Occupying the bottom floor of our Birmingham location is Universal Works. Contemporary, quirky and a veritable melting pot of influences drawn from workwear, sportswear, the military and even classic British tailoring. Headed up by fellow midlander David Keyte, alumni of Paul Smith and Maharishi, the brand’s focus is on “good, honest menswear” and we’d say they’re fairly on the mark with that description, serving up their unique range of contemporary classic silhouettes in inventive colours and fabrics each season. The common-sense meets tried and tested approach extends as far as the brand’s extensive selection of trousers of which we’re always well stocked across a number of different shapes. For anyone new to the UW trouser game or returning veterans in need of a refresher, here’s an outline of the fits we’re carrying for SS19:
Universal Works’ flagship trouser style and a best seller for us every season, the Aston is described as “semi-slim” with a simple, easy to wear regular tapered fit that doesn’t hug the leg but cuts a sleek silhouette. Left a little longer, trouser-y enough that you can get away with it for work and chino-y enough that it doesn’t look out of place with pumps and a t-shirt, the Aston Pant is a versatile wardrobe essential and a fantastic starting point for those that aren’t looking for the more directional shape of the brand’s wider fits.
At the time of writing the Military Chino is the newest of the Universal Works trouser styles, there’s plenty of room through the seat and thigh with the leg tapering fairly sharply from a loose top-block to a neat, slim leg opening. The detailing is minimal here, with two button secured rear pockets and two discreet welted side pockets and a button fly the noteworthy design elements. For those that seek a slightly looser fit than the Aston or prefer a cleaner, less detailed trouser, the military chino is a great option.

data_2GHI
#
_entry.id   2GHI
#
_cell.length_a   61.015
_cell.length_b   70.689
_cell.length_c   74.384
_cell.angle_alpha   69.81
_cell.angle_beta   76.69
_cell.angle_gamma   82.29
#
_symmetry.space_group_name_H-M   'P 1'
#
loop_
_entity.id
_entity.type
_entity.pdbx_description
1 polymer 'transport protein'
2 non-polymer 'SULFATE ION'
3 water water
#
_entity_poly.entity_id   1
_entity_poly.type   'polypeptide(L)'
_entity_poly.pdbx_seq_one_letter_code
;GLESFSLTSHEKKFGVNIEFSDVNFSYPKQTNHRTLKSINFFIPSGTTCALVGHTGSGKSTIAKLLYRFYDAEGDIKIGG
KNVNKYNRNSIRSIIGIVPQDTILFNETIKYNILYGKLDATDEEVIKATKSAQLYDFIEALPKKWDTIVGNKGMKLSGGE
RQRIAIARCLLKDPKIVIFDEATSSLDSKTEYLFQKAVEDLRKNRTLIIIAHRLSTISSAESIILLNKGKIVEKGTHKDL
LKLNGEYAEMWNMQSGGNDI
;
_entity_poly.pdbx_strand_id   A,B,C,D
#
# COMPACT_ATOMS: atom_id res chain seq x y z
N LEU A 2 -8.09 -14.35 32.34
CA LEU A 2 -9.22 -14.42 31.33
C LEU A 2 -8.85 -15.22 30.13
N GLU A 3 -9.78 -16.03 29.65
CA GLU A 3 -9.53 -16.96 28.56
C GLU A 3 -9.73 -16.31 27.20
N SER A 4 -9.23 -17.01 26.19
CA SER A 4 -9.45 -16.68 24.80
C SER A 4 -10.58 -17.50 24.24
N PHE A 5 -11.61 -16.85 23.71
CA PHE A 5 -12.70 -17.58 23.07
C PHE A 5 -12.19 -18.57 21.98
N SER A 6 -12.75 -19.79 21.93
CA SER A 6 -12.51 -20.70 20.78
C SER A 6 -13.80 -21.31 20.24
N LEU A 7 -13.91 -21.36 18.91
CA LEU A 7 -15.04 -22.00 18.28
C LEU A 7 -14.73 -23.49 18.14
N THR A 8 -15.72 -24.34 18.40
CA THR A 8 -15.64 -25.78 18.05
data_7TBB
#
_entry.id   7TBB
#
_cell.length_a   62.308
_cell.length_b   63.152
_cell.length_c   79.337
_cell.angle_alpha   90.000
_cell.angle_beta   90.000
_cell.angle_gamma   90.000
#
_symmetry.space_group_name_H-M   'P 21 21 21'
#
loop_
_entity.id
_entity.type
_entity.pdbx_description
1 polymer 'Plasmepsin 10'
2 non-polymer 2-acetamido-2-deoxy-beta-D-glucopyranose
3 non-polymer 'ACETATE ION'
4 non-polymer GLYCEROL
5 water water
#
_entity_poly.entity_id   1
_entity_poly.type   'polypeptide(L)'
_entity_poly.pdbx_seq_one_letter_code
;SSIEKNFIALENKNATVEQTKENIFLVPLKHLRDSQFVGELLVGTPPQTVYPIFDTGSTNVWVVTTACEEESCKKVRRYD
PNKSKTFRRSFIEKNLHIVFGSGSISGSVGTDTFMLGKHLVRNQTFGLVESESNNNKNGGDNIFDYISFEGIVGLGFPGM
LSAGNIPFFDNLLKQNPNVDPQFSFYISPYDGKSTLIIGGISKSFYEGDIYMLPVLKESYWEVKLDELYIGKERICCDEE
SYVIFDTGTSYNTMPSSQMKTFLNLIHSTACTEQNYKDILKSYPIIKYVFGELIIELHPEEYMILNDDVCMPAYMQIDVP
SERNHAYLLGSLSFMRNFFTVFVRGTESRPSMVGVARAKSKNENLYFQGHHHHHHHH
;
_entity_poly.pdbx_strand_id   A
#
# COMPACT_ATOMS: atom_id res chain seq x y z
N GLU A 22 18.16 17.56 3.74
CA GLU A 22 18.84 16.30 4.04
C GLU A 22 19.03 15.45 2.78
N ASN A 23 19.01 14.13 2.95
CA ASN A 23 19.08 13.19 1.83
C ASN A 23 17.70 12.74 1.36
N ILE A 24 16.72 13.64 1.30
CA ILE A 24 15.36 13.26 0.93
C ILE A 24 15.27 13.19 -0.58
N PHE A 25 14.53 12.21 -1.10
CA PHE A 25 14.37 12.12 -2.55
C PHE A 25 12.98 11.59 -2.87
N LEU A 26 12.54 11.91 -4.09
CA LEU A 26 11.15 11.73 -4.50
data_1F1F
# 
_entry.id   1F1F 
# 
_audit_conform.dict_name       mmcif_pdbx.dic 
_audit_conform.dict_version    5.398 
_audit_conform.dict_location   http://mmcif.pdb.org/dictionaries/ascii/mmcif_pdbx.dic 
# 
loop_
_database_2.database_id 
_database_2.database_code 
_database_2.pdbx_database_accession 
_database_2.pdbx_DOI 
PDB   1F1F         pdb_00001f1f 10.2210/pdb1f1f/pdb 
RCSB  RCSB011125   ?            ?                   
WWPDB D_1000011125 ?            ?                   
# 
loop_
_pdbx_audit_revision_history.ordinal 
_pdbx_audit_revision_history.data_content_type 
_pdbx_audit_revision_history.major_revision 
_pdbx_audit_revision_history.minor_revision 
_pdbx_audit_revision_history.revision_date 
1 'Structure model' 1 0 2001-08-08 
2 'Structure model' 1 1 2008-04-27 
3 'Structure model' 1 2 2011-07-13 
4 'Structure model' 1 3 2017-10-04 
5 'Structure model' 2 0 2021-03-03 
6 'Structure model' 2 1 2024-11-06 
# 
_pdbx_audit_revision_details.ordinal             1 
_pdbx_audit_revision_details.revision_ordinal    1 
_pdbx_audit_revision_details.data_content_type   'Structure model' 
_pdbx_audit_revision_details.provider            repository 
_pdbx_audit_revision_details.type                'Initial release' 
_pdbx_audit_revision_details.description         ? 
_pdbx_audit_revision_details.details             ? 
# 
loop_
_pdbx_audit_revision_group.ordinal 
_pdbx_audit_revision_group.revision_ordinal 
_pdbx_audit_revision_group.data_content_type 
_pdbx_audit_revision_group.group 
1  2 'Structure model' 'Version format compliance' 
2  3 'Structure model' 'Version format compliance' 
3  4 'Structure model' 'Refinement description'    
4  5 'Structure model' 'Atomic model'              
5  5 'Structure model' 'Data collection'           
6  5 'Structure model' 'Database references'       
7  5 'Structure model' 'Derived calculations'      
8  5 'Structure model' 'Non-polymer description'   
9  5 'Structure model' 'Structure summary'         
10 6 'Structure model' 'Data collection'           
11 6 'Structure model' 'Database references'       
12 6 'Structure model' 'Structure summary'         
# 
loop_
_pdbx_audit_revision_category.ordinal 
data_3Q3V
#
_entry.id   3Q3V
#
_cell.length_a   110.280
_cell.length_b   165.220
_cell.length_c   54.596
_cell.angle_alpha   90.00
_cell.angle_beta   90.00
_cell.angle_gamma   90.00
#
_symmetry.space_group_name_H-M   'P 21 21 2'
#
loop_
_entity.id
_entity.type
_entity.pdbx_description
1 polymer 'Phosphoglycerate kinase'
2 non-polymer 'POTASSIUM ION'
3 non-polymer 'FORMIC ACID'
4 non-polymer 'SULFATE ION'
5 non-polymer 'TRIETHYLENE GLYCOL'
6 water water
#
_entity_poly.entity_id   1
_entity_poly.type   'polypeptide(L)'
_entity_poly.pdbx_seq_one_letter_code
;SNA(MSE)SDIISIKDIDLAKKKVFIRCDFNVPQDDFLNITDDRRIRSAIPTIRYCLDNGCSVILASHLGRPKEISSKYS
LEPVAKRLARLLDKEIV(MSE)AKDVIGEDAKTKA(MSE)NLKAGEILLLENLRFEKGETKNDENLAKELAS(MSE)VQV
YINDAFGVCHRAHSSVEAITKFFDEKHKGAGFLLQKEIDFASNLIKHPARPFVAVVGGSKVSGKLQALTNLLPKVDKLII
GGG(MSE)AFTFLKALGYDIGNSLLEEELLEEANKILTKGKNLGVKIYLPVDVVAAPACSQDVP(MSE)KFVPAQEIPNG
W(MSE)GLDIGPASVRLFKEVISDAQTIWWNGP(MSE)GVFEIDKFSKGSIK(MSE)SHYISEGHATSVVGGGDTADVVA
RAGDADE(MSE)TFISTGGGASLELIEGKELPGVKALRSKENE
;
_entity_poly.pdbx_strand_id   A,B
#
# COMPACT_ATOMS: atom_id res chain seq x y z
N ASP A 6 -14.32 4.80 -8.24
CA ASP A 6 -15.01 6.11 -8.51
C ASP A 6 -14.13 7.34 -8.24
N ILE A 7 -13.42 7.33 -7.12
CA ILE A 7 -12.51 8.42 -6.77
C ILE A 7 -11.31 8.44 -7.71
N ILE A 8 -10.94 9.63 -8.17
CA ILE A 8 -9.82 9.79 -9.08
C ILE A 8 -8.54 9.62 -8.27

Based on the OG-107 uniform trousers issued to American soldiers during the 1950s, the Universal Works Fatigue Pant is loose and straight through the slightly shorter cut leg with darted cuffs that pull the leg into a slight taper towards the bottom. In classic fatigue fashion, there are two large front pockets with visible external stitching and two rear flap pockets. A very distinctive trouser shape that Universal Works have used across several styles in their range, including the loose pant (a cleaner, less pocket-y take) and the track trouser (which we’ll get to next). Go for olive for a traditional, military inspired look or a classic navy for a cleaner version of this timeless style.
The Universal Works Track Trouser is the Fatigue Pant’s sporty little brother – very similar fit-wise with a slightly roomier waist/hip area. The traditional fatigue pockets are gone in favour of more subtle welted side pockets and a single rear flap pocket. The most note-worthy difference here however is the addition of an elasticated waistband with an internal drawcord alongside the standard button closure we’re all used to, making this style not only an easy wear but also giving the wearer the flexibility to size up or down should they wish to experiment with more/less volume in the leg. The playful external sport stripe detail and lightweight, washed canvas fabrication combine to make Track Trouser a standout for SS19.
Double Pleat Pant
Inspired by the sort of impeccably sharp trousering commonly seen in menswear during the 1950s, the Double Pleat Pant is a very relaxed style with a mid-rise and two distinctive pleats either side of the front waistband. The leg stays relaxed throughout but finishes with a slight taper to keep things contemporary. There’s a smarter edge to this trouser which only adds to the versatility; dress it up with a smarter shoe or down with a pump/runner; you can even add a bakers jacket in a matching fabric to make it a workwear suit. For those that like things wide, the double pleat is the perfect option.